Wednesday, November 21, 2012

Active agers... with an attitude!

Before you see the stuff below:

"Live well, love much, laugh often"!


And finally, a study has found that
Senior citizens are the leading carriers of Aids and HIV...

Scroll down....

Hearing Aids
Walking Aids
Medical Aids
Government Aids
And... Monetary Aids to their kids

That's Hair Is Vanishing

(Thanks to fellow baby boomer Ah Swan for posting this.)

Tuesday, November 20, 2012

Staying active, physically and mentally...

Active ageing

Here's one man's method, entitled "Never leave the playground":


What about active mental ageing? Try this:



I should mention that the Sleeper article in yesterday's blog piece had this interesting link:

A deep, dark, secret love affair: A team of IDF officers, known as the `Mexicans,' helped Singapore establish an army. It was the start of a very special relationship.


My banana saga: Closure at last

Those bananas finally ripened. And they were very sweet! They are not "lemons" after all'.


Finally, to wrap up, here's an story with a hilarious video clip (remember the Hokkien-speaking masseure to nubile women who claimed his job was very, very stressful? Well, he's back in a "sequel", so click on the link in the story):

Singapore's most popular childhood dream jobs

Monday, November 19, 2012

Sunday, November 18, 2012

Dry Bones

There is a Biblical reference to "the valley of dry bones" (Ezekiel) which inspired a popular spiritual song that's also an interesting anatomy lesson. I found a version of Dry Bones I like, by the Kings Heralds. The second video clip here is an animated one, of dancing skeletons! Watch both...

Dry Bones

The Skeleton Dance

(Note: this is a "mirror version", so left is right, and right is left!)

Saturday, November 17, 2012

Getting that grammatical point across, with humour...

This is pretty cute...

An example of bad grammar -- and all in one ad (spotted by KA):


Going back in time, baby boomers will be familiar with these posters:

What's wrong with that famous tag-line, "Two is enough"? Should it not be "Two are enough"? And all that time, no one pointed out this glaring error. We were too busy complying (Just follow hor/just follow lor).

Able-bodied humans have two feet. So, if you try to do this...'s just not possible! This idiom is correctly used in the article heading below:

But grammar sticklers sometimes come up against a wise guy:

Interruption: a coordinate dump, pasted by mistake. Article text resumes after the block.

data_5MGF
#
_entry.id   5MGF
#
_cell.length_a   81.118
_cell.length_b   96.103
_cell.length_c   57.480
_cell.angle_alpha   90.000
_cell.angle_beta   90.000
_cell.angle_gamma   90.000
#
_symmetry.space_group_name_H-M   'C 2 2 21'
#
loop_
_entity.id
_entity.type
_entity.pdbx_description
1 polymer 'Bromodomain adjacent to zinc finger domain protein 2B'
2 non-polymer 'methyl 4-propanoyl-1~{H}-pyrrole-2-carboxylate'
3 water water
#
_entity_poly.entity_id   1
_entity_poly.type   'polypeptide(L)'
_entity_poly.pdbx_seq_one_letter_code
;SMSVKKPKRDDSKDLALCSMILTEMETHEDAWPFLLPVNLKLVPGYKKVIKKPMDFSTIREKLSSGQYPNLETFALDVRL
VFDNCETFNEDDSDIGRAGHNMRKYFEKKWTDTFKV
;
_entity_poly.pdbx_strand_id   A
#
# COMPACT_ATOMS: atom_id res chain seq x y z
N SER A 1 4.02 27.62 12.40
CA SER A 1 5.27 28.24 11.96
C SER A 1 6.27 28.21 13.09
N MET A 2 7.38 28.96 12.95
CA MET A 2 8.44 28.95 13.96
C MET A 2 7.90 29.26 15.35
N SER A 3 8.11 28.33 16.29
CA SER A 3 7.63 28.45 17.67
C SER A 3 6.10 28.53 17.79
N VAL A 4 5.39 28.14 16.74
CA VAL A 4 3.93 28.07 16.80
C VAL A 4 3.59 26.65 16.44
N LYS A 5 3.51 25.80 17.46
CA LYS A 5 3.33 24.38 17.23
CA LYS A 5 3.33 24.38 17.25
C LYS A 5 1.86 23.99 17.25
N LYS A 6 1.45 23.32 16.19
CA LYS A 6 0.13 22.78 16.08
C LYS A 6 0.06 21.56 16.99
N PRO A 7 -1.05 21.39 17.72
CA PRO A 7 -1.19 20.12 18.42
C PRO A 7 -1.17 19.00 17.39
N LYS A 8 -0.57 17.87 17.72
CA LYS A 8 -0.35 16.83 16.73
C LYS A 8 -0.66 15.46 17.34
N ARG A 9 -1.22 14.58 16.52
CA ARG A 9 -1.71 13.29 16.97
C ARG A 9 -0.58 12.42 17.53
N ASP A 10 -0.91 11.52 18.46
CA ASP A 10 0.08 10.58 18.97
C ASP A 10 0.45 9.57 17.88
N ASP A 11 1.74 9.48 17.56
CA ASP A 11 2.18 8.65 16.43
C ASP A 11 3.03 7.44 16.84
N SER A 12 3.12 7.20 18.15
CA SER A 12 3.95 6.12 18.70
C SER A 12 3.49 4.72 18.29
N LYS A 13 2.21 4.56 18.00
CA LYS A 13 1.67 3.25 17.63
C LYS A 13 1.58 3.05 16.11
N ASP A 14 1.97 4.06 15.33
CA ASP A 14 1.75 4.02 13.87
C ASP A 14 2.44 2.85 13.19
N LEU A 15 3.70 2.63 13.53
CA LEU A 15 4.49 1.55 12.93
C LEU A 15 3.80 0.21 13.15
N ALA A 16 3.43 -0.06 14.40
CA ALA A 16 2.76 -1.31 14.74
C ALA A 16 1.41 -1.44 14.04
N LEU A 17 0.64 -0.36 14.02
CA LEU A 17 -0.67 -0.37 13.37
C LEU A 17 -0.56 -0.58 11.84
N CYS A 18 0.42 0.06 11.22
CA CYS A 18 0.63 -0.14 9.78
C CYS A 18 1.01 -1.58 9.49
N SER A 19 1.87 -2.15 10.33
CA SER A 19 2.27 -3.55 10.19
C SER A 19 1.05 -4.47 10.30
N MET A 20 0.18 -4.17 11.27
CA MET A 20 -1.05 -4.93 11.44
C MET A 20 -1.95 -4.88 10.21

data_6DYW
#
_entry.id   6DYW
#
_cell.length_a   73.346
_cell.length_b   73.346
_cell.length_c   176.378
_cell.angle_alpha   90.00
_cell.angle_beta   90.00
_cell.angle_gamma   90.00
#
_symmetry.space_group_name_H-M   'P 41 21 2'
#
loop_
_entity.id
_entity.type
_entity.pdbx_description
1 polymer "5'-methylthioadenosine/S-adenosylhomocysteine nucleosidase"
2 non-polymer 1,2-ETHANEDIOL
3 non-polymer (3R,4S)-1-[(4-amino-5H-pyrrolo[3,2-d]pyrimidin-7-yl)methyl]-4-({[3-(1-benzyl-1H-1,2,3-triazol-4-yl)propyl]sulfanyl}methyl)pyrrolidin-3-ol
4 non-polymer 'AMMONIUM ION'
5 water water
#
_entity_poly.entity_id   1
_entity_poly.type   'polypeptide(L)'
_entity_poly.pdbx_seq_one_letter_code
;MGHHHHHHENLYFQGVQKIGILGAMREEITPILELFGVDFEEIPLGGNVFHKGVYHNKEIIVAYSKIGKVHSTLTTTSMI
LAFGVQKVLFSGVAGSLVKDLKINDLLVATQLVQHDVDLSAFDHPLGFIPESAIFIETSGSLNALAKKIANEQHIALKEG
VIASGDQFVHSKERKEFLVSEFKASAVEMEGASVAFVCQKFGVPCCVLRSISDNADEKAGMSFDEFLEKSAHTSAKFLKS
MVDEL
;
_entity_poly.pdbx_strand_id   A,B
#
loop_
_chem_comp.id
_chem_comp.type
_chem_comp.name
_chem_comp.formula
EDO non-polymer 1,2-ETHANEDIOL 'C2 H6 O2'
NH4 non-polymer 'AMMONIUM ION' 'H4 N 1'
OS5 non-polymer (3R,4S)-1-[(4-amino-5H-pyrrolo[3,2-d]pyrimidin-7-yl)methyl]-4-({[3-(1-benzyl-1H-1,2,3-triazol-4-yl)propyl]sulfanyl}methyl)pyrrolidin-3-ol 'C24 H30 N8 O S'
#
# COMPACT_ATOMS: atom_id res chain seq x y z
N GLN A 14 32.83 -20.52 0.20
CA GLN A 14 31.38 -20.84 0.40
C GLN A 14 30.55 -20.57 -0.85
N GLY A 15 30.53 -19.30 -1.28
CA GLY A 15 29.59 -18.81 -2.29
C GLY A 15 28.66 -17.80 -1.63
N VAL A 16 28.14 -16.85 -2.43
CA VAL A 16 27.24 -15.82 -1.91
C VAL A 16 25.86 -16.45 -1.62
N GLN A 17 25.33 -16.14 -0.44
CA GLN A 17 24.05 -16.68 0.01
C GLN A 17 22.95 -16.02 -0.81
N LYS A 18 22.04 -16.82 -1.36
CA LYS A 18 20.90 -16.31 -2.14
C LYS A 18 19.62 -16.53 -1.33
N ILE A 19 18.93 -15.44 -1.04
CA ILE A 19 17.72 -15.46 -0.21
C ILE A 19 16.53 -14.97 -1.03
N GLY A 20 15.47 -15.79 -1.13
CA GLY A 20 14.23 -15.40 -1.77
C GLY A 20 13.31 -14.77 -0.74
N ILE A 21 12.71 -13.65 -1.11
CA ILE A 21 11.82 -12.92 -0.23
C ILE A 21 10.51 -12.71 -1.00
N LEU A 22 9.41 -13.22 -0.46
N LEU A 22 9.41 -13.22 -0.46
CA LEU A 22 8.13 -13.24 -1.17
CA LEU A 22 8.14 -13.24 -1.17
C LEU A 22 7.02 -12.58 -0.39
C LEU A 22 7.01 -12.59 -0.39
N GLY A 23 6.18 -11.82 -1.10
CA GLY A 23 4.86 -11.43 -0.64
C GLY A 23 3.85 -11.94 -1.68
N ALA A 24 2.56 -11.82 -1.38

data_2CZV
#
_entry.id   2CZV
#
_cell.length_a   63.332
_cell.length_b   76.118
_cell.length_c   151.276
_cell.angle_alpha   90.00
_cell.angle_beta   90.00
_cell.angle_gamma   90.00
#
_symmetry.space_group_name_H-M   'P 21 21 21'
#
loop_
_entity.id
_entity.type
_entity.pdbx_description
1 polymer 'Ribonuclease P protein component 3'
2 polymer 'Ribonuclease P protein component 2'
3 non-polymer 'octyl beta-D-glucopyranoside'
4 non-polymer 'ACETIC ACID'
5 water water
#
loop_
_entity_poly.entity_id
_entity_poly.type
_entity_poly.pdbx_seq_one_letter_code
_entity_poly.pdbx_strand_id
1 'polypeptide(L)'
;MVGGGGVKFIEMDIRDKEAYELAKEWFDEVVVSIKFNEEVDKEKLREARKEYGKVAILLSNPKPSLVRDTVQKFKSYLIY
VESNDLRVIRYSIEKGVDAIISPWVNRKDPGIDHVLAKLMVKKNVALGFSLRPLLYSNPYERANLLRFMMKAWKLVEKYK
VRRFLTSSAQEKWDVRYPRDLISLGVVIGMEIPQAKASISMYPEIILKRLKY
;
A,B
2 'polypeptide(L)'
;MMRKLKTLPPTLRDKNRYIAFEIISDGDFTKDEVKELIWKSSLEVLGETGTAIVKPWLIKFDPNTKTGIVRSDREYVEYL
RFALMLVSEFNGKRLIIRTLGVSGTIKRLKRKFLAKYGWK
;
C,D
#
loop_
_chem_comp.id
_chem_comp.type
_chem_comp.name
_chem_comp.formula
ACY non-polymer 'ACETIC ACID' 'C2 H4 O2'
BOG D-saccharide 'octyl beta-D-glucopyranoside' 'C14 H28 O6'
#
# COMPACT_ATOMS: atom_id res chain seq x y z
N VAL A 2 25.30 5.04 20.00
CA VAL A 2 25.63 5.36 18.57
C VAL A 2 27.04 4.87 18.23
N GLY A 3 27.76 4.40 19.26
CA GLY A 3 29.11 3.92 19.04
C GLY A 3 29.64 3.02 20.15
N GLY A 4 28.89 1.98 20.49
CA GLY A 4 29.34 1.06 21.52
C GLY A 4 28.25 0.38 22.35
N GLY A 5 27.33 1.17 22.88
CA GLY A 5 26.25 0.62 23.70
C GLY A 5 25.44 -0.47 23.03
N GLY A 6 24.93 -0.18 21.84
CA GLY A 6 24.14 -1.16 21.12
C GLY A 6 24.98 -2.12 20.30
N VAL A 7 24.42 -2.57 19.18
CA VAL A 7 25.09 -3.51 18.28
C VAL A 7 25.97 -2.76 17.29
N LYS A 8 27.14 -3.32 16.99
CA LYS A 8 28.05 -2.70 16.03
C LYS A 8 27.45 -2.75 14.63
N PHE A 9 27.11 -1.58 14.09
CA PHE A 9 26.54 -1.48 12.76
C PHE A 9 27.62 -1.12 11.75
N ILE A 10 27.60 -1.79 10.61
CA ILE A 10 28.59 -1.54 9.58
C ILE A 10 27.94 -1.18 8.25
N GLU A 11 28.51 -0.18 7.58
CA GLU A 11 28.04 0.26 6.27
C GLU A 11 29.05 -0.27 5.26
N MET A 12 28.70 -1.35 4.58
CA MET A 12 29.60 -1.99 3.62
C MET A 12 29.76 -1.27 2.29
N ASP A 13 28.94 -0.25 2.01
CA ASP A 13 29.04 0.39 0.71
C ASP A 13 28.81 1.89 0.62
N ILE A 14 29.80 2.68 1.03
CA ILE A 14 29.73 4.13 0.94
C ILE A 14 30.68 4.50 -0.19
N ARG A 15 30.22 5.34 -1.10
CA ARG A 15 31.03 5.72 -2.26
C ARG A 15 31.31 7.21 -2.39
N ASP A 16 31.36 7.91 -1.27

But unless you can use such wit to disarm a grammarian, stick with the "good usage" rules, like this one:

Or this one (which I've previously used)...

Finally, just about everyone -- grammarians too, I am sure -- is guilty of using abbreviations and dropping the grammar rules when sending text messages...

Is such a practice acceptable?
i dun know
wat's yr prblm

Friday, November 16, 2012

The beauty is a beast, and other quirky stuff...

Singapore, they say, is a fine city. Fines are imposed for all sorts of "inappropriateness", such as this one, spotted at an overhead pedestrian bridge:

Leaving aside the fine being pretty hefty ($1,000!), a ride down looks daunting:

But someone must have tried such a stunt, hence the sign. Meanwhile, there is at least one place (there are more, I'm sure) where walking is not allowed:

But I guess running, handstanding, breakdancing, cartwheeling, etc, within the bus park is okay. Just don't walk, hor.

Turning to product labels, when it comes to the crunch, take on the outrageous salad:

And if the supply of "unnatural" raisins has run out, heck, just use the natural stuff:

Or real apples, in the case of cider:

They got it wrong when they asked, "If pigs can fly"? It's fish that can fly, and this one below is not even a flying fish...

This bottle's label is intriguing...

 Food (for humans) that comes from "essence of plant"? Haha, here's the full label:

This "beast" is a "beauty"?...

Kiasu parents will lap up this ad, for their kids...

It must be an ad drawn up a crafty legal mind... none of the statements above actually connect to each other, so there's no cause-and-effect claim that's being made.

If this call for volunteer research participants is to be believed, there are "males and females of childbearing potential" AND "males and females of non-childbearing potential"...

Free parents are available in this ad below:


Finally, remember that site? It has some quirky "mug shots":